fiction by Jason Edwards
The sun rose like it does which makes for a nice start to things, day time and such. But nothing gets started on its own, does it. Sunlight chases away the cockroaches that collect around old ladies and ATMs, but then there’s the heat, and the humidity, and if your my partner, bright ideas about fixing up the place.
I walked into our office, and stumbled over the sheet he’d laid down to protect the floors from paint. “There’s no tarp so deadly as the tarp you set for yourself,”, he said. Suave little schmuck in his pink linen suit.
“You’re hilarious, Hill. What’s with the decor change? One of your divorcees get weepy over the mint green?” I managed to find my desk, my chair, a glass that wasn’t too dirty, a bottle that wasn’t too empty. For now.
He looked at the bottle, the glass, my desk. He avoided my face, which meant he was in a good mood, more or less. He sighed and went back to the roller brush. It’s one thing to throw down a sheet and make with the refurbish. But this guy, in his suit, whistling. And not a drop on him anywhere.
I was in a bad mood myself, however. The little lady back home, getting less little by the day, and with it the hormones and the fun that brings. Fecundity, it turns out, ain’t a dirty word, except it is, if you know what I mean. “You got a problem with my morning ablations, say it.”
He just smiled, tossed a cigarette into his mouth, lit up. Took a big drag, blew it out casually. Shrugged. “There’s no bad ablation. There are only some ablations that aren’t as good as others.” He walked to his own desk, pulled a bottle out of a drawer, walked it over to me.
The good stuff. He gave me a pat on the shoulder, went back to his painting. We worked in silence for a while, me putting receipts against a telefax for a case we had, him with the roller brush and the occasional hummed phrase from an 80s era hip-hop song.
After a bit I put the bottle away, sat up straight, gave my neck a twist and crack. “Well, that’s that then. No matches, not that I can find. If Fenway’s wife is stepping out on him, we’re going to need some other kind of proof. Nothing’s happening with this paper trail.”
“In working a case, when things stall out, just wait for two guys to come through the door with guns,” he said. Which sent a chill down my spine. All the time with the Chandler quotes. Like he was writing this thing, not living it.
“Now you listen to me Hill. I got a kid on the way, I don’t need-” but it was too late. The door burst open, and sure enough, two nasty looking toughs came spilling in, both of ’em armed to cause trouble.
My partner lost no time, dropping into a crouch and ripping up the tarp. The dumb lugs hit the floor, and were wrapped up and tied in a wriggling roll faster than you could say monkey business. I got up and walked over, nudged ’em with my toe. We just stood there, hands on our hips, looking at ’em.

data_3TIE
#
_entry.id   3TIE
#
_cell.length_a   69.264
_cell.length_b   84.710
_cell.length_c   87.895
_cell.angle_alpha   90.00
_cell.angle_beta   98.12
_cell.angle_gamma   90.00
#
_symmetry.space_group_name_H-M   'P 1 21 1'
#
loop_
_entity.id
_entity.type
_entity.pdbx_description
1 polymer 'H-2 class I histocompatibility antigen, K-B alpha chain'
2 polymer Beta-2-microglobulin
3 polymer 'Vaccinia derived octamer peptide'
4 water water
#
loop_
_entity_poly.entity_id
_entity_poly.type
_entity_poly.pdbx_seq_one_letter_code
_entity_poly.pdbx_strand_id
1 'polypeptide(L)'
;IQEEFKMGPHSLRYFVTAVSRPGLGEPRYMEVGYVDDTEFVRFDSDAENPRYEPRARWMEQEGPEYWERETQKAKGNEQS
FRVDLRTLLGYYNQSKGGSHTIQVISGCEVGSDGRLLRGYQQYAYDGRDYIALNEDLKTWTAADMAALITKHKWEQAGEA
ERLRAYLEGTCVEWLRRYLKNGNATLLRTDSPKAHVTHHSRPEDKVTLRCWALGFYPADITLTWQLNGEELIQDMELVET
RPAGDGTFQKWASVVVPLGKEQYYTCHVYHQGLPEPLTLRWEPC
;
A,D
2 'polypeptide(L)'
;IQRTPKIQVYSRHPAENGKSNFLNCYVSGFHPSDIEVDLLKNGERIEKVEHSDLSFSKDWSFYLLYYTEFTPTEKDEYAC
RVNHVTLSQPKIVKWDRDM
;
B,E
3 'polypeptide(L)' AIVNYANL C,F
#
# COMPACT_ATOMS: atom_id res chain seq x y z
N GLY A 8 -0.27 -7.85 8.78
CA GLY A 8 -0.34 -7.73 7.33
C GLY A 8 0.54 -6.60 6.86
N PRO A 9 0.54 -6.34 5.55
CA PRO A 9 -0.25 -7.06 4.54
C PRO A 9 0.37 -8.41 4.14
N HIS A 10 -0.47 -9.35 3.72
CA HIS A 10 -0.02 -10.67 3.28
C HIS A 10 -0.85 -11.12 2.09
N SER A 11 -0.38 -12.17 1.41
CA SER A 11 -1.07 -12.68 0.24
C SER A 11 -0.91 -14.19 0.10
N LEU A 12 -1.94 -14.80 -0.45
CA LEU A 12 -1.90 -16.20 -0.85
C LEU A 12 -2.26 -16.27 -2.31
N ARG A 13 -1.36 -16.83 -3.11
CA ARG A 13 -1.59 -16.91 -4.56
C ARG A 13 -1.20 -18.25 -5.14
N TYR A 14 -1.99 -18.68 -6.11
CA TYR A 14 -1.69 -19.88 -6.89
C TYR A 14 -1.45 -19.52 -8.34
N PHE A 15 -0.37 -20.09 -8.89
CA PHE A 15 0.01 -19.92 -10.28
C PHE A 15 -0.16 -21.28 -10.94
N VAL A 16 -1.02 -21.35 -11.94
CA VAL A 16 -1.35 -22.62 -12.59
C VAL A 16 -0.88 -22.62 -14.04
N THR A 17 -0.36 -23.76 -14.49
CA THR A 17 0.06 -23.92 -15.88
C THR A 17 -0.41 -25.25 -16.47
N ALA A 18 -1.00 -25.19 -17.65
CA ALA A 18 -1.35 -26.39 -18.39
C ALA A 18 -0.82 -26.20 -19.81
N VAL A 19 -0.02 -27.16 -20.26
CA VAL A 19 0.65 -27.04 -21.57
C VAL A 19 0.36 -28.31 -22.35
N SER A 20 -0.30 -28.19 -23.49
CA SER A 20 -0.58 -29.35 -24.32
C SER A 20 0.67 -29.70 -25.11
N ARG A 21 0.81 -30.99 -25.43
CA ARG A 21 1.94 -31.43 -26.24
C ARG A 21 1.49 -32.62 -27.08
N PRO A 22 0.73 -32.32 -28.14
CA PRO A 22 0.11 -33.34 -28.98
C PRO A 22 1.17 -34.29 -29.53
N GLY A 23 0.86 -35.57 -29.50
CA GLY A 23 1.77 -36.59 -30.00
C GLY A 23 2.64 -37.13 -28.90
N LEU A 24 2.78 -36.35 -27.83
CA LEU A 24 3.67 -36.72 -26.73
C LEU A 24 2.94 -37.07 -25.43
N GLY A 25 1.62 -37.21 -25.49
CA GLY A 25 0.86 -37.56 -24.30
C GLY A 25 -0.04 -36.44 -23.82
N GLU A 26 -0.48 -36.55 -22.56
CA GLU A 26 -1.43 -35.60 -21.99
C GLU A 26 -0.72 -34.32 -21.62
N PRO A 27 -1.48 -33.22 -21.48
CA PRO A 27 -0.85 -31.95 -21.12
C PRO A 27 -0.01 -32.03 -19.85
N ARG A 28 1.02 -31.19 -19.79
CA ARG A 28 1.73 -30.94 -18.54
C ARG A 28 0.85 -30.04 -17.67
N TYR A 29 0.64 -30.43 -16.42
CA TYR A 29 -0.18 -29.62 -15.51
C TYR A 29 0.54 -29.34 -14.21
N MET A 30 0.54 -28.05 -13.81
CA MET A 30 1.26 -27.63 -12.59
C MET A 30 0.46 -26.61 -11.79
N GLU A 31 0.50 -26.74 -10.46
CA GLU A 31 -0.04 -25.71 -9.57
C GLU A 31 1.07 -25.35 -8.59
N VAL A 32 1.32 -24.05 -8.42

“I dunno, Hill. This ain’t got to do with Fenway. I mean, unless his old lady’s stepping with a made guy, but why would a made guy bother?”
“Yeah, that’s it.” One of the toughs said. “We ain’t got anything to do with them guys. Which is why, you let us go now, we don’t have to tell ’em what happened here.”
I knelt down. “And what are you going to not tell ’em, paisan? That you didn’t come in here with your roscoe erect, didn’t get tripped up by a guy painting the walls, didn’t get your asses handed to you out back a few minutes later by a fat old bastard in a Hawaiian shirt?”
“You don’t know who you’re messin’ with,” one of ’em said. “Don Marconi don’t-”
“Shut your goddamn mouth,” the other one said.
I stood up. Oh goody. A Don Marconi thing. I went back to my desk, grabbed the phone, and dialed. My partner rolled the two over towards the wall, went back to painting, over a symphony of curses.
“This is Kendrick,” a voice finally said.
“Alfonse. It’s Edwards.”
“I know. Caller ID. Whattayaneed. Someone to drag a coupla scumbags outta your office?”
“You got ESP Kendrick? How the hell-”
“You’re working that Fenway thing, right? His old lady’s putting the horns on him, and Don Marconi’s the hunter. Or something. I’m not the writer– you can’t probably come up with something better.”
“Well how come you never told me?”
“Ask your partner. He said you needed something to write about. Something about old man’s ennui, I dunno. Kid’s got a ten dollar vocabulary, and me with my nickel ears.”
“Tell me about it. Yeah, okay, can you send over a cruiser, coupla boys?”
“Already on their way,” he said, and hang up.
I put the phone down. “Hill. You asshole.” But I had to grin.
My partner just smiled, one foot resting on the jerks in the tarp, cigarette in his mouth, one eye closed against the smoke. Painting. “I can kill time, or kill myself. Time dies better,” he said.
I shook my head. Some guys read too much Raymond Chandler for their own good. Or mine.